The operations, which are designed to enhance the capabilities of U.S. forces to respond to surface threats, have involved Puller performing as a landing base platform for the Apaches, while Cyclone class Patrol Coastal (PC) ships select simulated targets for them to engage. The guided-missile destroyer USS Paul Hamilton (DDG 60) also participated in the joint operations.
“The integration of U.S. Army air weapons teams with other joint fires into the maritime environment greatly enhances our ability to expand reconnaissance and attack capability. The Apaches, in coordination with our surface ships, allow us to hold an adversary at high risk at extended ranges. Combined with other joint fires, these aircraft significantly increase the precision lethality of our joint maritime forces.”
Capt. Peter Mirisola, Commander, Destroyer Squadron (DESRON) 50/Commander, Combined Task Force (CTF) 55
The Apache AH-64E is a twin-engine, four bladed, multi-mission attack helicopter designed as a highly stable aerial weapons-delivery platform. It is capable of destroying an array of mobile armored targets on land and sea using a 30mm automatic gun, aerial rockets and AGM-114 Hellfire missiles.
Similar integration operations with Special Operations assets were conducted in the Arabian Gulf between U.S. naval forces and MH-6M Little Bird helicopters during Operation Earnest Will from 1987 to 1988.
More recently, USNAVCENT surface forces also conducted joint naval and air integration operations with AC-130W Stinger II gunships, assigned to U.S. Special Operations Command Central (USSOCCENT), March 8 and 9.
“Working with USARCENT forces represents another key capability in our ongoing integration of naval and air assets across our joint and coalition force to ensure maritime superiority. This kind of cross-domain integration allows us to maintain highly lethal and effective defensive capabilities, regardless of what platforms are operating in theater.”
Vice Adm. Jim Malloy, commander, USNAVCENT/U.S. 5th Fleet
About Expeditionary Sea Base – ESB
Built by General Dynamics NASSCO, the Montford Point-class is comprised of five ships across two variants: expeditionary transfer dock and expeditionary sea base. USNS Montford Point (T-ESD 1), USNS John Glenn (T-ESD 2), USS Lewis B. Puller (ESB 3), and USNS Hershel “Woody” Williams (ESB 4) have been delivered to the fleet. Miguel Keith is the third platform of the ESB variant, and is scheduled to deliver later this year.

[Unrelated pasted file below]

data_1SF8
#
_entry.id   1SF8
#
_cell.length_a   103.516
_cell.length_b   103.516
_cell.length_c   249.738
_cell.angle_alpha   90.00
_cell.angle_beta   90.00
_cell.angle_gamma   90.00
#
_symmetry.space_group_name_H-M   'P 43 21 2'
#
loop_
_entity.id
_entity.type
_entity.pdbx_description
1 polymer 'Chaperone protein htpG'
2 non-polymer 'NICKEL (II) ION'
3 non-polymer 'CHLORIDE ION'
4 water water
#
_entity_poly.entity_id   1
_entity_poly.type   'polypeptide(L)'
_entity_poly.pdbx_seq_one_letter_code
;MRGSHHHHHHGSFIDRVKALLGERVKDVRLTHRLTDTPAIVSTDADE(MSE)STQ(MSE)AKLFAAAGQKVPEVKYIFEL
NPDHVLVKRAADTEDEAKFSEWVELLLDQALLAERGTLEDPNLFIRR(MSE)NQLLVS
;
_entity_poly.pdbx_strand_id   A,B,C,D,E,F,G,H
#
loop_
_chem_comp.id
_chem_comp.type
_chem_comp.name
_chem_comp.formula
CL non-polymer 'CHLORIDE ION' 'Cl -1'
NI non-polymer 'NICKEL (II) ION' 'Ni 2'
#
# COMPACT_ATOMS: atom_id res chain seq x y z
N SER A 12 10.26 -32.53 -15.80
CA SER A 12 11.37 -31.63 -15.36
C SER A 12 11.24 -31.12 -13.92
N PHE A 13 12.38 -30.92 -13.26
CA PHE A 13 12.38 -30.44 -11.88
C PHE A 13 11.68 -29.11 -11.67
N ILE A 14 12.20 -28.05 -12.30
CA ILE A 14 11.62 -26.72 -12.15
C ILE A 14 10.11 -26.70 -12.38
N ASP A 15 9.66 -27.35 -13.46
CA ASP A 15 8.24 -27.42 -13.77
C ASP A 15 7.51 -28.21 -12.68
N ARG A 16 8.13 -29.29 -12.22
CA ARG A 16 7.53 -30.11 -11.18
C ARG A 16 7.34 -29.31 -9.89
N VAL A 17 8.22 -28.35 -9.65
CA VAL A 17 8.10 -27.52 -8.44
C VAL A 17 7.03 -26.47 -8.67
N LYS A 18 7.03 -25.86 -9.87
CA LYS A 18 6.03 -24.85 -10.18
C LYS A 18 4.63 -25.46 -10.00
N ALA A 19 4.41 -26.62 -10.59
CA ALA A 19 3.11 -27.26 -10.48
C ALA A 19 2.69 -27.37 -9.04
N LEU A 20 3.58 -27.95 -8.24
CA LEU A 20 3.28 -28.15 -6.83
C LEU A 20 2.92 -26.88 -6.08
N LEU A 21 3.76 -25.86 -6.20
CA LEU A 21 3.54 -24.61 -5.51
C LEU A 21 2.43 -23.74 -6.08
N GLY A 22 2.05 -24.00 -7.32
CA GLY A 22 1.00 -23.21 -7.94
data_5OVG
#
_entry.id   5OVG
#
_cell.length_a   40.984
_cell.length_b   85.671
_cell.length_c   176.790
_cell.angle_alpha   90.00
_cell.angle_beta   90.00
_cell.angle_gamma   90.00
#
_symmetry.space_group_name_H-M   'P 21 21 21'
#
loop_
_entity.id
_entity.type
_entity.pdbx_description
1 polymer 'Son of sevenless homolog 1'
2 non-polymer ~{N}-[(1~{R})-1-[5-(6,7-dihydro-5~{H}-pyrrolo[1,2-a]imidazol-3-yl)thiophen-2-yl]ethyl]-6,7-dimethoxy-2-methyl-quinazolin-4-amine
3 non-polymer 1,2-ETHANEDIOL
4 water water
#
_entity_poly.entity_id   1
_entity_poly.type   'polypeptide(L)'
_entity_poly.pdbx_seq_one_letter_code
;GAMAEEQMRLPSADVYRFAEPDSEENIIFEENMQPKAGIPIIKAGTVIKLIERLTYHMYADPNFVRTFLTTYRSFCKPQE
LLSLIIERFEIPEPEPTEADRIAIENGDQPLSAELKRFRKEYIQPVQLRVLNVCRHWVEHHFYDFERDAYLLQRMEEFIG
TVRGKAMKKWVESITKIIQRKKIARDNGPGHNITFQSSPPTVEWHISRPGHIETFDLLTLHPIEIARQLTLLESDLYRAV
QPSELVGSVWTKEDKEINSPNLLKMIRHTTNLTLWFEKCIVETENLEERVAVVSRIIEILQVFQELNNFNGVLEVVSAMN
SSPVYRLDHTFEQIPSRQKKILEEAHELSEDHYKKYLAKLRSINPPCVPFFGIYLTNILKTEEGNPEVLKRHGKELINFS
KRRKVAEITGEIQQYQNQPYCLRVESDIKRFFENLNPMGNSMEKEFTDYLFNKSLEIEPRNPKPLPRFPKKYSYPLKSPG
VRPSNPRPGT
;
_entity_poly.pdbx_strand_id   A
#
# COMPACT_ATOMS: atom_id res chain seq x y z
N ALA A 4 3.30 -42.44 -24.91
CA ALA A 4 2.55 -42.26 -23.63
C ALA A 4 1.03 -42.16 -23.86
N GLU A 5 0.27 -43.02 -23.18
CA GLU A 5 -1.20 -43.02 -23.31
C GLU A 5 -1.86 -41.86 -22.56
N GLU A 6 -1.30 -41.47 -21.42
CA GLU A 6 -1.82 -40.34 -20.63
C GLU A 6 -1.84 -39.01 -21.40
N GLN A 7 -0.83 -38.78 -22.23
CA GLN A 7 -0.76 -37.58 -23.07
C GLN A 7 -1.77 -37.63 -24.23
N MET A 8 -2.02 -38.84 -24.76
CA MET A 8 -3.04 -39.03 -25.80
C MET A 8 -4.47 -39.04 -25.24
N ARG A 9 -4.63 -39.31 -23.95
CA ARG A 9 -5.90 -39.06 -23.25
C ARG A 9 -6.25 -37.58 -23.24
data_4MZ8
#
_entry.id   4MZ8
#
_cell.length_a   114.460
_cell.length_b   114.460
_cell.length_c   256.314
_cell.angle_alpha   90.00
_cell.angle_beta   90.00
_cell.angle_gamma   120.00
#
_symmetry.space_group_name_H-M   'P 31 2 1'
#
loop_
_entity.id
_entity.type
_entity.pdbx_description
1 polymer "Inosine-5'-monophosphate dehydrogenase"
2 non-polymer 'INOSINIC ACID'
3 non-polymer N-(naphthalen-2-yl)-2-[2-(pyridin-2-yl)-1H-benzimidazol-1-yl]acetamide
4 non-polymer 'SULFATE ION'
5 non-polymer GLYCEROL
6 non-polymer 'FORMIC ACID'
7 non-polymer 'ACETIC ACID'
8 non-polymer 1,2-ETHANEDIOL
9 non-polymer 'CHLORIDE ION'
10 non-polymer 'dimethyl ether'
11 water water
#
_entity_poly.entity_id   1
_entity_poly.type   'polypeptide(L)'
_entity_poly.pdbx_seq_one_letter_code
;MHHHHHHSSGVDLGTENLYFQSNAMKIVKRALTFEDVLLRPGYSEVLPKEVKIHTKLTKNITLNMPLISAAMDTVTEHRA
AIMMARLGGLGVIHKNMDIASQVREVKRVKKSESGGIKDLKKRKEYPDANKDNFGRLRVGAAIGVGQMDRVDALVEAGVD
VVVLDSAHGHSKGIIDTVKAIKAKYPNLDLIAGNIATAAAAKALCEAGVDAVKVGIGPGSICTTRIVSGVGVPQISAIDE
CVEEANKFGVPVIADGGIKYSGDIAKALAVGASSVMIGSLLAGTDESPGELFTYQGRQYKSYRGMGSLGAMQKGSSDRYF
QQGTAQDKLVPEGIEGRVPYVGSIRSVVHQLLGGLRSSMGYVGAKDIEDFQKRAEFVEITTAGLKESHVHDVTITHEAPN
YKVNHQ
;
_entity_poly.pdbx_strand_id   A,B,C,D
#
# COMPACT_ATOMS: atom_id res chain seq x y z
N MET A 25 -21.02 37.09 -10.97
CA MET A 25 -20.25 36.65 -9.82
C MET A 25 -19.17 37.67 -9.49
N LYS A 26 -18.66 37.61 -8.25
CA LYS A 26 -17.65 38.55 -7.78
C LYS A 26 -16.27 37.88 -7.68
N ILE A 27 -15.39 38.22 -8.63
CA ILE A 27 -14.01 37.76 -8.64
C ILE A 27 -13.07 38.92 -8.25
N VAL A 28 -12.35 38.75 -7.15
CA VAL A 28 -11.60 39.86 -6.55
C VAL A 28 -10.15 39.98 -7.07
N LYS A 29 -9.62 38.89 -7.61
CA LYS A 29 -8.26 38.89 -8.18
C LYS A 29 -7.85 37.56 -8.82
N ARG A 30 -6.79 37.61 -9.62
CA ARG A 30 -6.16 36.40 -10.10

The ESD and ESB ships were originally called the Mobile Landing Platform (MLP) and the MLP Afloat Forward Staging Base (AFSB), respectively. In September 2015, the Secretary of the Navy re-designated these hulls to conform to traditional three-letter ship designations.
The design of these ships is based on the Alaska class crude oil carrier, which was built by General Dynamics National Steel and Shipbuilding Company (NASSCO). Leveraging commercial designs ensures design stability and lower development costs.
ESB ships have an aviation hangar and flight deck that include four operating spots capable of landing MV-22 and MH-53E equivalent helicopters, accommodations, work spaces and ordnance storage for an embarked force. The platform will also provide enhanced command and control, communications, computers and intelligence capabilities to support embarked force mission planning and execution. The reconfigurable mission deck area can store embarked force equipment including mine sleds and rigid hull inflatable boats.
The USNS Montford Point (T-ESD 1) and USNS John Glenn (T-ESD 2) are configured with the Core Capability Set (CCS), which consists of a vehicle staging area, vehicle transfer ramp, large mooring fenders and up to three Landing Craft Air Cushion (LCAC) vessel lanes to support its core equipment transfer requirements. With a 9,500 nautical mile range at a sustained speed of 15 knots, these approximately 80,000 tons, 785-foot ships leverage float-on/float-off technology and a reconfigurable mission deck to maximize capability. Additionally, the ships’ size allows for 25,000 square feet of vehicle and equipment stowage space and 380,000 gallons of JP-5 fuel storage.
USS Lewis B. Puller (ESB 3), the first ESB delivered, along with follow ships Hershel “Woody” Williams (ESB 4) and Miguel Keith (ESB 5), are being optimized to support a variety of maritime based missions including Special Operations Force (SOF) and Airborne Mine Counter Measures (AMCM). The ESBs include a four spot flight deck, mission deck and hangar, are designed around four core capabilities: aviation facilities, berthing, equipment staging support, and command and control assets.
Montford Point (T-ESD 1), John Glenn (T-ESD 2), and Hershel “Woody” Williams (T-ESB 4) have all delivered to the U.S. Navy and are operated by Military Sealift Command. In August 2017, upon arrival in the U.S. 5th Fleet Area of Responsibility, ESB 3 was re-designated from USNS and commissioned as a USS. As a commissioned Navy ship, USS Lewis B. Puller (ESB 3) is commanded by a Navy O-6 with a permanently embarked military crew. This re-designation provides combatant commanders greater operational flexibility as to how the platform is employed in accordance with the laws of armed conflict.